FIG. 14 is a diagram showing one example of the game screen of the shooting-type video game apparatus.

BEST MODE FOR CARRYING OUT THE INVENTION

FIG. 1 shows the detailed configuration of a shooting-type video game apparatus according to this invention, while FIG. 2 shows the detailed configuration of a model gun. FIG. 2A is a partial cross-sectional side view, while FIG. 2B shows the part which is the angle-detecting means. As shown in FIG. 1, the shooting-type video game apparatus is comprised of game apparatus main body 10 and model gun 20.

Game apparatus main body 10 is equipped with monitor 11, such as a CRT, and control part 13 which, while progressing the game according to a pre-determined game program and the shooting results of the model gun 20, sends a graphic signal to above-indicated monitor 11. In addition, game apparatus main body 10 has a location-calculating part 16 which, upon simulated firing of a bullet from the muzzle of model gun 20, calculates the point at which the path of the bullet intersects the screen of monitor 11, so-called intersection point. Furthermore, although not shown in the figures, game apparatus main body 10 is equipped with a coin receiving slot and a start switch.

The height of model gun 20 is set at a position that is roughly the same height as the center of monitor 11. Also, a base part 201 is provided whose position in relation to game apparatus main body 10 is fixed at a prescribed distance from monitor 11, and gun main body 21 is affixed to base part 201 so that the gun can be swung (tilted) in the vertical direction and can also be rotated in a horizontal plane. In addition, as shown in FIG. 2A, on the top of gun main body 21, a tubular scope 23 is provided, which has a liquid crystal unit (LCD unit: serving as a display device) 22 built in, and the display face of the LCD unit 22 faces backward relative to the gun. On the underside of gun main body 21, a trigger 25, which can abut on micro-switch 24, is provided.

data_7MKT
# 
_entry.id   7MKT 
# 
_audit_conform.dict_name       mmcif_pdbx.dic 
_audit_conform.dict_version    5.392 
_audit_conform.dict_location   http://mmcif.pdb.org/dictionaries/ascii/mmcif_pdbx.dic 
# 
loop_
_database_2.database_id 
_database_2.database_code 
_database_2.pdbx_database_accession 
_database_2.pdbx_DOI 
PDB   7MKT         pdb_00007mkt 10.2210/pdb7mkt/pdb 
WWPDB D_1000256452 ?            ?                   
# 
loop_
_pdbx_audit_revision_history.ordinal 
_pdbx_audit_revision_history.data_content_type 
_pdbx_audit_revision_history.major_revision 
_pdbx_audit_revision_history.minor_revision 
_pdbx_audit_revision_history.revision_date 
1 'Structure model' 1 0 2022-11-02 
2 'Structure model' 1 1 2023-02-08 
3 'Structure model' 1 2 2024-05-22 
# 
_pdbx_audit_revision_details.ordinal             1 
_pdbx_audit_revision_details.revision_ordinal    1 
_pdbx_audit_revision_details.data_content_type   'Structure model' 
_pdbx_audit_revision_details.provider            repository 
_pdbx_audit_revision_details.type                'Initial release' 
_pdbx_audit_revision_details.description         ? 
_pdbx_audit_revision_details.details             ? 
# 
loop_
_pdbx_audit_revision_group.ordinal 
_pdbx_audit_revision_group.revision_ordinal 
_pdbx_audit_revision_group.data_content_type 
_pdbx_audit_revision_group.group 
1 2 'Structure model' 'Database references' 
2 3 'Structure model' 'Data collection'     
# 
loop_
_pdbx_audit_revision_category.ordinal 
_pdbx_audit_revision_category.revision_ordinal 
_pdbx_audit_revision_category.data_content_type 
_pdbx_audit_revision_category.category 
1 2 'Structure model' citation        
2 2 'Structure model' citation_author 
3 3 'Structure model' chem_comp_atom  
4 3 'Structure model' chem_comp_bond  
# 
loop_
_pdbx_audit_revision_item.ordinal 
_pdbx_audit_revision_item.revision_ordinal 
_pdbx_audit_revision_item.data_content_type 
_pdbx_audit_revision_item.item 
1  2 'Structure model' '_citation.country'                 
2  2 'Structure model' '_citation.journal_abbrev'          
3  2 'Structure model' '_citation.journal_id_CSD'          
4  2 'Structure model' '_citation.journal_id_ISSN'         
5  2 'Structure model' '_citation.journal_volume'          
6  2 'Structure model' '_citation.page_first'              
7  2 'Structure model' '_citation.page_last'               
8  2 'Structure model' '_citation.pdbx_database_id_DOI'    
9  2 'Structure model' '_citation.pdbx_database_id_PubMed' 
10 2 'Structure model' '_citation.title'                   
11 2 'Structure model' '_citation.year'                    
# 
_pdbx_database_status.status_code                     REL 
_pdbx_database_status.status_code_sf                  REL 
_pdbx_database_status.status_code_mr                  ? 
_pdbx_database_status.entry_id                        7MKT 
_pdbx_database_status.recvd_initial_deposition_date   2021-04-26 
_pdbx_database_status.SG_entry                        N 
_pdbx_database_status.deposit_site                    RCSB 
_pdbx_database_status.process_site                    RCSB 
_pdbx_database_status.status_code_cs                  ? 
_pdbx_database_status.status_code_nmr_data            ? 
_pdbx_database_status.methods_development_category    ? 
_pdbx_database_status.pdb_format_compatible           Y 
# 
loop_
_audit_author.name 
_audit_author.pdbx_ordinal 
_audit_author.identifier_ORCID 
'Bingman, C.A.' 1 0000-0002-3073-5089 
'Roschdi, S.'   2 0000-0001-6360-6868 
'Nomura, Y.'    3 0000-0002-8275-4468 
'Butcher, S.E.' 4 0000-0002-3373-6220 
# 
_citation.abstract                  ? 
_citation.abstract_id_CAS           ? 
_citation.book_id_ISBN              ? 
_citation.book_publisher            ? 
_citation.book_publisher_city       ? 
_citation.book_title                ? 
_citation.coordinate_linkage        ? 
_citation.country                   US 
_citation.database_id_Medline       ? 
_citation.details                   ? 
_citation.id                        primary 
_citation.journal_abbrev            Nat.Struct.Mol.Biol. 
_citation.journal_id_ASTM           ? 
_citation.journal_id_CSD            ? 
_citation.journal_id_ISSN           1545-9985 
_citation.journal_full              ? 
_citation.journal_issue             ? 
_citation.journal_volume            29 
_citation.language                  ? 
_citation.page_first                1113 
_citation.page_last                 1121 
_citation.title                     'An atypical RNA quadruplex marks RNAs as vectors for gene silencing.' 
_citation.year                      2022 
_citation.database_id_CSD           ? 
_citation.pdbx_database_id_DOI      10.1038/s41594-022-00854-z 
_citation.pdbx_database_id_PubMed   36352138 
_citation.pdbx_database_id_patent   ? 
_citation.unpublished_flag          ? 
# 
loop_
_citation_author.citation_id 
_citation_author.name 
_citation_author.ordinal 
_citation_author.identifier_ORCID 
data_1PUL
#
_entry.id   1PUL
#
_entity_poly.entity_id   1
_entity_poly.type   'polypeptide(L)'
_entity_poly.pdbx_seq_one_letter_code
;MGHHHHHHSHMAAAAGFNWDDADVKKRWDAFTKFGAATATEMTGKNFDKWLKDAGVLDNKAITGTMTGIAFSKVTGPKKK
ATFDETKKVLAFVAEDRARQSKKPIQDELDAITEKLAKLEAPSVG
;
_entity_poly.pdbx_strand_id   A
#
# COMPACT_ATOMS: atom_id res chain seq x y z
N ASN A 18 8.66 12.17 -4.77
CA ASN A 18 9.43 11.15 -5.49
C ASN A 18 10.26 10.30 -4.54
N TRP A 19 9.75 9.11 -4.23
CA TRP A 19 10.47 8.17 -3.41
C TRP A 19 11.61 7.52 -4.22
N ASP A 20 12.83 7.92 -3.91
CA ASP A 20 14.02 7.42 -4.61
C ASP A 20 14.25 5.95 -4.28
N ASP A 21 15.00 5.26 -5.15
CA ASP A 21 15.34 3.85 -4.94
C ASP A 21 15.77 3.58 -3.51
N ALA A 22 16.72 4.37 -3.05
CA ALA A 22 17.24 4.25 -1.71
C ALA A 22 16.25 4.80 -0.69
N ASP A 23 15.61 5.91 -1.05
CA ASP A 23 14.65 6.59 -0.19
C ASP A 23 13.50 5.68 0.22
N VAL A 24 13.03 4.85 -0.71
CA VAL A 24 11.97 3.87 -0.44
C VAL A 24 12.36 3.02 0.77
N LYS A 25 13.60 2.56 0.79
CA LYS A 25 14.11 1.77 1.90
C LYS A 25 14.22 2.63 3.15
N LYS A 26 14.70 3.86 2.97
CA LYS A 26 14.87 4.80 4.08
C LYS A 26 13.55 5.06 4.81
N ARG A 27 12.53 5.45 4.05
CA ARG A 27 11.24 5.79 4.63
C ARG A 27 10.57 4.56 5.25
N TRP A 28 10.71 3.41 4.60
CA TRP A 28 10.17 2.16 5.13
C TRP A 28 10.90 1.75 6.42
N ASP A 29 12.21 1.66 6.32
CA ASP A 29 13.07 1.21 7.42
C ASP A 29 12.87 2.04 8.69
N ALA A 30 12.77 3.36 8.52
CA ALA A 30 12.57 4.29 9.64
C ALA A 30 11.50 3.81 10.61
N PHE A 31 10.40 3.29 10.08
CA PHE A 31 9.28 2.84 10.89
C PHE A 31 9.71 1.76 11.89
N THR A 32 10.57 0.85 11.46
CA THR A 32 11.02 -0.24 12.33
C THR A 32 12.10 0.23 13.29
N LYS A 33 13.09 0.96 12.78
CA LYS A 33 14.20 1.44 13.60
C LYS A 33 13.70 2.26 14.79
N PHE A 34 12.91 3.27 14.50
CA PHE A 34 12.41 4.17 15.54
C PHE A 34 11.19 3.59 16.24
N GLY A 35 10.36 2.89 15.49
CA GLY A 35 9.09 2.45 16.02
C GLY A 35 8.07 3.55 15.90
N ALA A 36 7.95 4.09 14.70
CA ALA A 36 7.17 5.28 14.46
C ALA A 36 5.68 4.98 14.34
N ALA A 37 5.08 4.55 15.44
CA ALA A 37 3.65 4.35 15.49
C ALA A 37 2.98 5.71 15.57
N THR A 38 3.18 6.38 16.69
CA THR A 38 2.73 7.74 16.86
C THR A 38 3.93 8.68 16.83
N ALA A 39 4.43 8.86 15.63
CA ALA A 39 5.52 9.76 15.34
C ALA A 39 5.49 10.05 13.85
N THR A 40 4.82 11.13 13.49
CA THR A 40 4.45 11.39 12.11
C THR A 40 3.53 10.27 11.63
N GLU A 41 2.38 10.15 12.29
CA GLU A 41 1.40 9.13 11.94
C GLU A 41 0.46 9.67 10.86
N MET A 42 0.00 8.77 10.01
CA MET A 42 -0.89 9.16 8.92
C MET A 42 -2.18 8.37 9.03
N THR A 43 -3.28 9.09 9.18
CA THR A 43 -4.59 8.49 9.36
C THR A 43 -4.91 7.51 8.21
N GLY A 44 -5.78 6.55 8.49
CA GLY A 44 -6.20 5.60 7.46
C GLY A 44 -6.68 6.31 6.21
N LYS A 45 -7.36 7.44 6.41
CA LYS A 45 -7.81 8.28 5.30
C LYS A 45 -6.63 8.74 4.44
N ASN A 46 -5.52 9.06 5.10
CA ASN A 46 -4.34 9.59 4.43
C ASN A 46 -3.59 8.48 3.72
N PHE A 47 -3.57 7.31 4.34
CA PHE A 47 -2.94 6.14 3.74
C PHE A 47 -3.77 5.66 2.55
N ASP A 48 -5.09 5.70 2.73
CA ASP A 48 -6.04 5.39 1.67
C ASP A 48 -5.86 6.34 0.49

Specifically, the lowest part of gun main body 21 is affixed so that it can be swung freely around horizontal swing axis 202. This horizontal swing axis 202 moreover is mounted so that it can be rotated on vertical rotation axis 203. The allowable angle for above-indicated swinging (tilting) is limited by stoppers 204, and shock from (hitting) these limits is mitigated by shock-absorbing rubber 205. Also, as shown in FIG. 2B, small diameter gear 202 b is engaged with fan-shaped gear 202 a which is attached to horizontal swing axis 202, and on the rotational axis of this small gear 202 b, rotating-type variable resistor 202 c is attached as a sensor for angle of elevation. Concerning the above-indicated rotation, the angle of rotation is limited by shock-absorbing rubber not shown in the figure, and the axel of vertical rotation axis 203, around which rotation is done, is supported by bearing 206 of base part 201. Small diameter gear 203 b is engaged with a gear attached to vertical axis 203, and on the rotational axis of this small gear 203 b, rotating-type variable resistor 203 c is attached as a sensor for angle of rotation. Thus the gun muzzle direction sensor 26 is configured to determine the angle at which the gun is pointed, based on the voltage values outputted from these two potentiometers 202 c and 203 c. Furthermore, instead of a variable resistor, an encoder or other potentiometer which can detect angles, etc. can be used.

Also, liquid crystal unit 22, micro-switch 24, and gun muzzle direction sensor 26 are each connected to the control part 13 and the intersection point location-calculating part 16 of game apparatus main body 10 by means of cable 27.

When trigger 25 of model gun 20 is pulled and, for example, micro-switch 24 goes to ON, a trigger signal, which is this ON signal, is sent to control part 13 via cable 27, and the arrangement is such that a bullet firing signal is generated within the control part 13 once each time trigger 22 is pulled or continuously for a certain number of firings (for example, 5) at specified intervals while the trigger is pulled. Also, on the front side of the liquid crystal unit 22 eyepiece 29 can be provided if needed.